From this it may be understood that the person who is unable to purify himself – whether that is because there is no means of purification or because he is unable to find it or is unable to use it if it is present – is permitted to pray without purifying himself. 

Al-Bukhari included this hadith in a chapter entitled, Bab idha lam yajid ma-an wa la turaban (Chapter: if there is no water or dust). 

Ibn Rashid said: 

“It is as if the author is stating that tayammum is not prescribed if there is no dust, and that was after tayammum had been prescribed. It is as if he is saying that their ruling concerning the lack of the means of purification – which was water only – was the same as our ruling on cases when neither of the two means of purification, water and dust, is available. Hence we know that this hadith is suited to the heading, even though the hadith does not say that they had no dust, rather it says that they had no water. This indicates that prayer is obligatory for the one who has neither of the two means of purification, because the hadith shows that they prayed believing that it was obligatory to do so. If praying in such circumstances were not allowed, then the Prophet (peace and blessings of Allah be upon him) would have told them off for doing so. This is the view of al-Shafi’i, Ahmad, the majority of muhaddithin and most of the companions of Malik.” (Fath al-Bari, 1/440) 

Ibn al-Qayyim said: 

“If no dust is available, this is as if tayammum is not prescribed, and there is no difference. They prayed without doing tayammum because tayammum had not been prescribed at that time. The same applies to one who prays without tayammum because he does not have the material with which to do tayammum. What is the difference between not having it and it not being prescribed? According to analogy (qiyas) and the Sunnah, the one who does not have it should pray according to his circumstances, for Allah does not burden any soul beyond its scope. And he should not repeat the prayer, because he did what he was commanded to do so he does not have to repeat it. This is similar to the case of one who does not stand or face the qiblah or cover himself or recite because he is unable to do so. This is what is implied by the texts and by analogy.” (Hashiyat Ibn al-Qayyim ‘ala Tahdhib Sunan Abi Dawud, 1/61)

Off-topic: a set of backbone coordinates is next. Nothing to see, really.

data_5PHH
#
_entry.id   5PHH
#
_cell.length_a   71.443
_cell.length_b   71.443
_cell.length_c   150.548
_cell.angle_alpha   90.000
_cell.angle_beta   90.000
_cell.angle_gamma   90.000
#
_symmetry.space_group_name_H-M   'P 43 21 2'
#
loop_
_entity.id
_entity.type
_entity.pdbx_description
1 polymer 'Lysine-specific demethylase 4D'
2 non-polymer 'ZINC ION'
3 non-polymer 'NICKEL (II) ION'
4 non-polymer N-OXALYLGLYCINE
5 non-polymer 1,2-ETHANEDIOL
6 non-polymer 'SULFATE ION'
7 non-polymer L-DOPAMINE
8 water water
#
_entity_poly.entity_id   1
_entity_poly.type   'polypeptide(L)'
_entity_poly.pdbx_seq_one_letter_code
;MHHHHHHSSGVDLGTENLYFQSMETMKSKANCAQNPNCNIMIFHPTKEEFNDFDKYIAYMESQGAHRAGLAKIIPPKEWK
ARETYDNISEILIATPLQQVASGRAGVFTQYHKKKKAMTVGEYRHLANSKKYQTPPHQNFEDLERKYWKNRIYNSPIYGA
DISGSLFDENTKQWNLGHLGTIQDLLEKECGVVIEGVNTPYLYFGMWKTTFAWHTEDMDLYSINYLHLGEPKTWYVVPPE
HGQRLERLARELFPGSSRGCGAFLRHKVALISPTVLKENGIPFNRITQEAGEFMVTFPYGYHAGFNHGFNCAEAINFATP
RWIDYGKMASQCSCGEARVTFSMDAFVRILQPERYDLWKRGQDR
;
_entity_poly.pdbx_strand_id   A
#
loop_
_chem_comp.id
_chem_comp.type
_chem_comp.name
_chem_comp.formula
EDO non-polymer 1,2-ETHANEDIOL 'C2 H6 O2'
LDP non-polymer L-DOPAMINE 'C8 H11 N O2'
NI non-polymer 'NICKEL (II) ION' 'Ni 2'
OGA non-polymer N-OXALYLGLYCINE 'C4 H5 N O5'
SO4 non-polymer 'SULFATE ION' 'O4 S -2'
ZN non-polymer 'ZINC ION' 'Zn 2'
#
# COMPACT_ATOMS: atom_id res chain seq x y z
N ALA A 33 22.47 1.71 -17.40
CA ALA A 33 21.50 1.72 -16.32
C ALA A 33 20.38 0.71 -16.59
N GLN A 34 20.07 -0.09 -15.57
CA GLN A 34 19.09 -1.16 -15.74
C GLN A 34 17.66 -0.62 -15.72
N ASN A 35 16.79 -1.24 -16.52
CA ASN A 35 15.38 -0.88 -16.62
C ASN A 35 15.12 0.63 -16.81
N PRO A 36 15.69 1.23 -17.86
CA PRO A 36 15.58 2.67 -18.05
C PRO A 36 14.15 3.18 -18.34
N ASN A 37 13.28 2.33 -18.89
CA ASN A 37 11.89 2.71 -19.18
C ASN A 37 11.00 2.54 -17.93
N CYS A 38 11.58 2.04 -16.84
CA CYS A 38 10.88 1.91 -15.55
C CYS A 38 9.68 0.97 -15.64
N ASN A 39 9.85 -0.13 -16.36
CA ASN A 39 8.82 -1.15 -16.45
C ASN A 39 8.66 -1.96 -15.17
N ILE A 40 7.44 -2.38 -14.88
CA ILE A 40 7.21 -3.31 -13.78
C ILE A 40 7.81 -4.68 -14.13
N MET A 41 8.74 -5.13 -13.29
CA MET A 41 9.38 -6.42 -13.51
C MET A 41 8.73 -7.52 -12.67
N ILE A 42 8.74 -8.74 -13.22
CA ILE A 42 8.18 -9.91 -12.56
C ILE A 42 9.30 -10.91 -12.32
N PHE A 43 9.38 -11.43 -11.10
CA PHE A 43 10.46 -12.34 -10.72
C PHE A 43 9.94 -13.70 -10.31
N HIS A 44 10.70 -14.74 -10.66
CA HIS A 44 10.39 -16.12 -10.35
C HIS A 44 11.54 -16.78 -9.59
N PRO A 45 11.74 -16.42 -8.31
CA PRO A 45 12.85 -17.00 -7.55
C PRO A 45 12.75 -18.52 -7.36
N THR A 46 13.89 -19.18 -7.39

Ibn Qudamah said: 

“Because it is one of the conditions of prayer which is waived when one is unable to do it, as is the case with all the other conditions and pillars (essential parts) of the prayer. And he did what he was obliged to do as best he could, so he does not have to repeat it. This is like the one who is unable to cover himself and prays naked; or one who is unable to face the qiblah so he prays facing a different direction; or one who is unable to stand so he prays sitting.” (Al-Mughni, 1/157) 

Al-Shawkani said: 

“With regard to the phrase “so they prayed without wudu”, a number of scholars, including the compiler, understood this to mean that it is obligatory to pray even if neither of the two means of purification, water and dust, is available. It does not say in the hadith that they had no dust, rather it says only that they had no water, but the lack of water at that time was like the lack of water and dust, because there was no means of purification other than water. The point is that they prayed believing it to be obligatory to do so. If prayer in such circumstances were not allowed, then the Prophet (peace and blessings of Allah be upon him) would have told them off for doing so. This is the view of al-Shafi`i, Ahmad, the majority of muhadditheen and most of the companions of Malik.” (Nayl al-Awtar, 1/337) 

This is what the scholars said about this issue, and it is the most correct view.

 The ruling in your case is like that of one who cannot find water or dust, if you cannot find someone to do tayammum for you and you are unable to do it yourself.

 And Allah knows best.

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Source: Islam Q&A